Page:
Report #1 - Apartment REITs
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Apartment REITs - A Short
Estate Investment Trusts or REITs are instruments
that allow you to obtain exposure to real estate
as an asset class without directly owning a physical
structure. This is similar to using the gold ETF
to gain exposure to gold in your portfolio without
taking physical delivery of gold bullion. To avoid
corporate taxes, REITs generally tend to pay out
over 90% of their taxable earnings as dividends.
Many flavors of REITs exist including commercial
REITs, healthcare REITs, hotel REITs, apartment
In keeping with the carnage
in the real estate sector, REITs have lost over 70%
of their value over the last two years. Despite such
a precipitous drop, I still will not touch the sector
with a ten-foot pole. With occupancy rates running around
95%, apartment REITs appear to be the one bright spot
in this sector and the sharp drop in prices has left
many of them very attractively valued as discussed in
the valuation section below.
AvalonBay Communities (AVB)
With over 50,000 apartments
in 178 communities, AvalonBay is one of the largest
apartment REITs in the country and a company I have
had direct experience with as a renter. The company
generates nearly half its net operating income from
the NY/NJ metro area and New England. California represents
an additional 32% of net operating income with the rest
coming from the Pacific Northwest and the Mid-Atlantic/Midwest
regions. With a management team that is well respected
and leverage that is the lowest of any apartment REIT,
AvalonBay has traded at a premium over the last few
years and the stock was trading at nearly $150 when
I first came across the company in early 2007. Even
after declining through most of 2007, the stock was
close to $110 when I mentioned it in the blog post Quest
For A 6% Yield on 10/20/2007. At those lofty
levels AvalonBay was offering a cash dividend yield
of just 3% and I could not justify investing in the
company when it was possible to earn a similar or better
return from cash without any risks.
I continued watching the
company over the last two years looking for an opportunity
to start a position. With a decline of over 70% from
its 2007 high and a yield of 8.1%, this apartment REIT
is finally at a level that not only offers a fat yield
but also the potential of price appreciation. Both AvalonBay
and AIMCO are amongst a group of 13 REITs that are included
in the S&P 500 index. I guess at any other time, this
inclusion would have reflected upon the quality of these
companies but with financials representing nearly 10%
of the S&P 500 index and other index constituents floundering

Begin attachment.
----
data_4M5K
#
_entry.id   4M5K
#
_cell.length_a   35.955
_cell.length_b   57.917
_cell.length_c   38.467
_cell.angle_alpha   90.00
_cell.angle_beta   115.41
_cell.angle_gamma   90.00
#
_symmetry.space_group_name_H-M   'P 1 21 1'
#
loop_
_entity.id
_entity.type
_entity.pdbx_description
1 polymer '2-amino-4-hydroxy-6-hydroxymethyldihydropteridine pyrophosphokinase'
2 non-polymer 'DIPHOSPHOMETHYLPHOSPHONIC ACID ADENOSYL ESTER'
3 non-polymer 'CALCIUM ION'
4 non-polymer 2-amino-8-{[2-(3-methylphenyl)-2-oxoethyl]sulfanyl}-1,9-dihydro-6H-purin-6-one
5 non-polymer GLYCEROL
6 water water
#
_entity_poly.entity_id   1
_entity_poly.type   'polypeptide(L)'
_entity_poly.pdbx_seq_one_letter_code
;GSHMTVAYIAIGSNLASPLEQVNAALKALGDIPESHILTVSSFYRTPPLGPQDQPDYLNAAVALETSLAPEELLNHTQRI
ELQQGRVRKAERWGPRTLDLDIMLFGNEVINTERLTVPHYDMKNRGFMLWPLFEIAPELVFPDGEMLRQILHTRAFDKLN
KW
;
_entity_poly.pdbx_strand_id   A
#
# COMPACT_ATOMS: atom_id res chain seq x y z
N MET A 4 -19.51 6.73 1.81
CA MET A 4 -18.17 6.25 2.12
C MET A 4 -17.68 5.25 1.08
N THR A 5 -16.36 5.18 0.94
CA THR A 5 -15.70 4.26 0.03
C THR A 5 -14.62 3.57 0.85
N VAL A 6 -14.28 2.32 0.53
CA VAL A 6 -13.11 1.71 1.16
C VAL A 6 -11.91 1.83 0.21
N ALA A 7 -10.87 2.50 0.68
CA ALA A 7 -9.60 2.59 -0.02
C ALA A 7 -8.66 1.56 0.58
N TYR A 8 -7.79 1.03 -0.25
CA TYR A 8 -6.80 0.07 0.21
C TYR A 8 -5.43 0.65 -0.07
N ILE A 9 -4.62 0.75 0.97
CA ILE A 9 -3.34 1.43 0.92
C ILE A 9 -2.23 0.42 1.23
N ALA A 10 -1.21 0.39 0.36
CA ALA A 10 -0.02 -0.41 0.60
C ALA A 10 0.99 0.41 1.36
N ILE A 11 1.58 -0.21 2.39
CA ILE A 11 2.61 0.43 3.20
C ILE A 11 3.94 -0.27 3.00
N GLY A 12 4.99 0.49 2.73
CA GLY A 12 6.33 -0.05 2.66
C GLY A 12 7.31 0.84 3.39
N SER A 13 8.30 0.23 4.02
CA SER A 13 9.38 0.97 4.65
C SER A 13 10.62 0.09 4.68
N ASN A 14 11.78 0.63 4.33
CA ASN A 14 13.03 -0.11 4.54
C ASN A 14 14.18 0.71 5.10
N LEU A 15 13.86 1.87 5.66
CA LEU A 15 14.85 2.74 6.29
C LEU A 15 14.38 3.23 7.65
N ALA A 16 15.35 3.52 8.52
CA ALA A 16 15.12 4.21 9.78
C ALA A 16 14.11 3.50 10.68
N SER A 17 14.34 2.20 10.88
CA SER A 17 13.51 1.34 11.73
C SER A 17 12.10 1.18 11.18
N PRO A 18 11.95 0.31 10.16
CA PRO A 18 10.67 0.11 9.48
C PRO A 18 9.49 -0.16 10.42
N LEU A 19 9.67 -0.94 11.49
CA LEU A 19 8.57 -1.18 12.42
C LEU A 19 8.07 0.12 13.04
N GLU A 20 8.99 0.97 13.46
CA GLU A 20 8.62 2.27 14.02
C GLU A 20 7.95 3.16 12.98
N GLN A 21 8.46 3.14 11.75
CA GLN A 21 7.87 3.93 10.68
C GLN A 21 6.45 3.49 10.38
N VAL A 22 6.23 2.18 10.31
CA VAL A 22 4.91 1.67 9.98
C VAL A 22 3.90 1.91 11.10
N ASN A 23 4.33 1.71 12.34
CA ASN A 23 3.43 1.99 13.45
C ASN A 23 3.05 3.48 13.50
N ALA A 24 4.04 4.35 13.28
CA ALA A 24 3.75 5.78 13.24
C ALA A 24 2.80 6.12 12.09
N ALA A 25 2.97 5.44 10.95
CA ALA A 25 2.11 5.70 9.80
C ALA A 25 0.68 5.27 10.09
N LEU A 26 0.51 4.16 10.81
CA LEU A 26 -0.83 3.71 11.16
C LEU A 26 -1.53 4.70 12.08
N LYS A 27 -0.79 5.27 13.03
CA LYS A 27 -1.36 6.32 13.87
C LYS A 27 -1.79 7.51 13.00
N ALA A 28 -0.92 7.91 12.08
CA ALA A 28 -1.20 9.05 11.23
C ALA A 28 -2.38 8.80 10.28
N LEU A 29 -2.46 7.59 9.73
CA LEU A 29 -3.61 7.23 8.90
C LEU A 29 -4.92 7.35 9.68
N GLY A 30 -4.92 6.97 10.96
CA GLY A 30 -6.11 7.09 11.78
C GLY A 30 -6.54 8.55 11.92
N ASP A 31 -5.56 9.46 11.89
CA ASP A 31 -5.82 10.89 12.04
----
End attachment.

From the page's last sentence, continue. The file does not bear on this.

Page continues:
(E*Trade and Sprint come to mind), it is hard to make
that case for quality anymore.
There are some very valid
concerns about investing in REITs at this time that
are related to occupancy rates, the safety of the dividend
and debt that is coming due this year. Let me try to
address these risk factors below.
As of the end of December
2008, the occupancy rate at AvalonBay was 95.5% and
is expected to be around 94.5% in 2009 after having
started the year with an occupancy rate of 95.3% in
January. AvalonBay benefited early in this real estate
correction as the number of renters increased because
housing became unaffordable, loan requirements tightened
up and a wave of foreclosures hit the country. However
apartment REITs are now feeling the impact of the economic
meltdown because of job losses and are likely to face
a tough operating environment in 2009 and potentially
into 2010. Beyond the softness experienced in the fourth
quarter of 2008, Avalon expects revenue to decline between
1.5% to 3.5% and net operating income to decline between
4.25% to 6.25% for 2009. However the company is not
clamping down on growth and expects to complete 8 out
of the 14 communities it currently has under development
in 2009. Current low interest rates have been favorable
for AvalonBay as the company partially used new debt
to retire higher interest debt and reduced the interest
rate of its portfolio from 6.5% at the end of 2007 to
6% at the end of 2008. Avalon expects further interest
rate related gains in 2009 by repurchasing 7.5% medium
term notes due December 2010.
The important criteria
here is determining if the current dividends and yields
are sustainable in a challenging rental environment.
AvalonBay expects to retain $75 million in free cash
in 2009 on net operating income of $550 million. Even
if their net income declines an additional 10% beyond
the 4.25% to 6.25% decline they have already modeled
into their 2009 estimates, they would still have enough
cash flow to pay the dividend on the common stock and
I believe the dividend appears to be safe for 2009.
I can certainly make peace with a 8.1% yield from a
high quality company while waiting for the eventual
recovery to occur.
Avalon raised $1.9 billion
in capital in 2008 including $1.2 billion in new debt.
Yet their leverage at 44% remains modest by industry
standards. The company plans to raise an additional
$750 million in debt in 2009 and has liquidity arranged
or identified to meet all capital needs through 2010.
The company ended 2008 with $259.3 million in unrestricted
cash and cash in escrow. It also has the ability to
tap into a further $124 million of a $1 billion unsecured
credit line. Total debt that matures in 2009 is $267
Another apartment REIT
worthy of consideration that appears to be given up
for dead by most investors is Apartment Investment Company
or AIMCO (AIV).
Depending on which financial website you use, you might
see the yield ranging from as high as 109.2% (MarketWatch)
to 40.9% (Yahoo Finance). The
actual cash yield of AIMCO is 17.92% based on management's
decision to drop the dividend payout to $1 from $2.40/share.
The number reported by Marketwatch.com is probably higher
because AIV also declared a stock dividend due to profits
generated from asset sales. The REIT has dropped a precipitous
91.33% from its February 2007 peak of $64.35 due to
concerns about the highly leveraged nature of the company
and recent changes in management leading to the resignation
of its CFO. Trading below book value and at a discount
to its peers AvalonBay, Equity Residential (EQR)
and Essex Property Trust (ESS),